Pennsylvania Institute for Instructional Coaching — A Partnership Between the Annenberg Foundation and the Pennsylvania Department of Education
Coaching Tip of the Month
May 2016 PDF Print E-mail

Coaches are on the side of helping teachers implement effective instructional practices every day. They are not “drop-in” professional developers who are unaware of school climate and culture nor are they once and done “experts” who talk at teachers rather than work with their teaching colleagues. They are skilled practitioners who understand how adults learn and recognize the importance of collaboration and new learning. But, the coaching relationship is not automatic, robotic, or involuntary. It is actually built on a specific skill.

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April 2016 PDF Print E-mail

In the February 18, 2016 Hechinger Report Opinion “How Finland broke every rule- and created a top school system” by William Doyle, he states that control, competition, stress, standardized testing, screen-based schools and loosened teacher qualifications should be replaced with warmth, collaboration, and highly professionalized, teacher-led encouragement and assessment. What a novel thought to personalize teacher professional learning!

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March 2016 PDF Print E-mail

Coaching is messy! But, then, so is anything in the construction trades!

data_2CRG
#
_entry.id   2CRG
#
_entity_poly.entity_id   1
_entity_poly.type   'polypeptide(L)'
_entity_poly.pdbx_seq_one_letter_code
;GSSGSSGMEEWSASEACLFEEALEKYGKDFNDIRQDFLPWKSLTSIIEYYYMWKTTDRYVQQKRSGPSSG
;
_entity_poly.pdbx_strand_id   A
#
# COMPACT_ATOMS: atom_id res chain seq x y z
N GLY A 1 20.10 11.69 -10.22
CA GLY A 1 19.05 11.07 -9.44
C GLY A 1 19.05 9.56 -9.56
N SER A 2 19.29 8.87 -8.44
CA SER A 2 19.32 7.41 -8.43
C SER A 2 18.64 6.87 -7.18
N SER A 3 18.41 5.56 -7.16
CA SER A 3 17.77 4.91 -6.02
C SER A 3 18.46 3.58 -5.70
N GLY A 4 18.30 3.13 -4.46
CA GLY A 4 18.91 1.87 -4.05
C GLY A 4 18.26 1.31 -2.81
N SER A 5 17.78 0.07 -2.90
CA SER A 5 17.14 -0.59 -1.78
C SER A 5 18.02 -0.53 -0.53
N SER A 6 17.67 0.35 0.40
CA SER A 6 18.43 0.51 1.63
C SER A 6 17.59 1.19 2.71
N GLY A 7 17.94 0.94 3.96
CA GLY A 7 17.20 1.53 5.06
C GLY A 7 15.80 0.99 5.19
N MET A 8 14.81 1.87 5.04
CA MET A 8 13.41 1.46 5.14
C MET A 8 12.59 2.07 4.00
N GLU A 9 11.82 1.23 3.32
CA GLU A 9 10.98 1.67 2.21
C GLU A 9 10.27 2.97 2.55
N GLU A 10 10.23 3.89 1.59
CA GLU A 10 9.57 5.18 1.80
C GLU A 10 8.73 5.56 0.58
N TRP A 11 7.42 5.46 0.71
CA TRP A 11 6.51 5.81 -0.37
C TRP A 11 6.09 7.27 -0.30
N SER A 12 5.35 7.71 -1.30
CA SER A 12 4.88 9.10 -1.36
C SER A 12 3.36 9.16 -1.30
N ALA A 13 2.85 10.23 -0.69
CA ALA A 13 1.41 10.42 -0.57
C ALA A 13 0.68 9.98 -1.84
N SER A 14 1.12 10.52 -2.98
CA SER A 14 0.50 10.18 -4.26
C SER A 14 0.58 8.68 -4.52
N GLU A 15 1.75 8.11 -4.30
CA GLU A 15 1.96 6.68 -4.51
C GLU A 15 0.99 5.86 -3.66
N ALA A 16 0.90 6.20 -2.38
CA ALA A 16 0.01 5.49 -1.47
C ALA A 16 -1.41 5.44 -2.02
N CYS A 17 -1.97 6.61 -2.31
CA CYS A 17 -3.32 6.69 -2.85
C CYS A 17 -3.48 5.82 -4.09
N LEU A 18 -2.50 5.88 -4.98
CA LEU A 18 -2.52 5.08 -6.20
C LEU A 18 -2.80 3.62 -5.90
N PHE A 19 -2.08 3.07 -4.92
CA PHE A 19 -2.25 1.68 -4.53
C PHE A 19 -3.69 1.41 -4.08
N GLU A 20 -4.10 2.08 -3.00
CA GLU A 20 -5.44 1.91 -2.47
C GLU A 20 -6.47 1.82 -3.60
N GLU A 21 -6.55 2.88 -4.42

So what are we constructing? We are constructionists, helping our teaching colleagues construct meaningful learning experiences for their students and helping them implement effective instructional practices. And while nothing is perfect, we help teachers understand that making mistakes can be messy and more importantly, that creates our learning.

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February 2016 PDF Print E-mail

In the January 28, 2016 issue of ASCD EXPRESS, Kathy Schrock discusses using technology to provide academic support and individualized instruction for all students. She recognizes that the plethora of technology can overwhelm teachers and their students and provides a few ways to integrate technology. She reminds teachers that designing formative and summative assessments with higher order thinking skills is one way that instruction will drive the conversation, not the technology. Even with this suggestion, however, I fear that the wealth of technology can incapacitate a teacher as s/he tries to implement various technology without the benefit of working side-by-side with an experienced colleague to collectively problem-solve and collaborate about what works in classrooms.

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January 2016 PDF Print E-mail

The December 2015/January 2016 Educational Leadership journal focuses on co-teaching: the good, the bad, and the ugly. Is it the panacea for what ails education? Absolutely not, but can a co-teaching environment build teacher capacity, increase student engagement, and improve student achievement? A more revealing question for me is whether a collaborative community yields noticeable changes in classrooms, instruction, and student outcomes.

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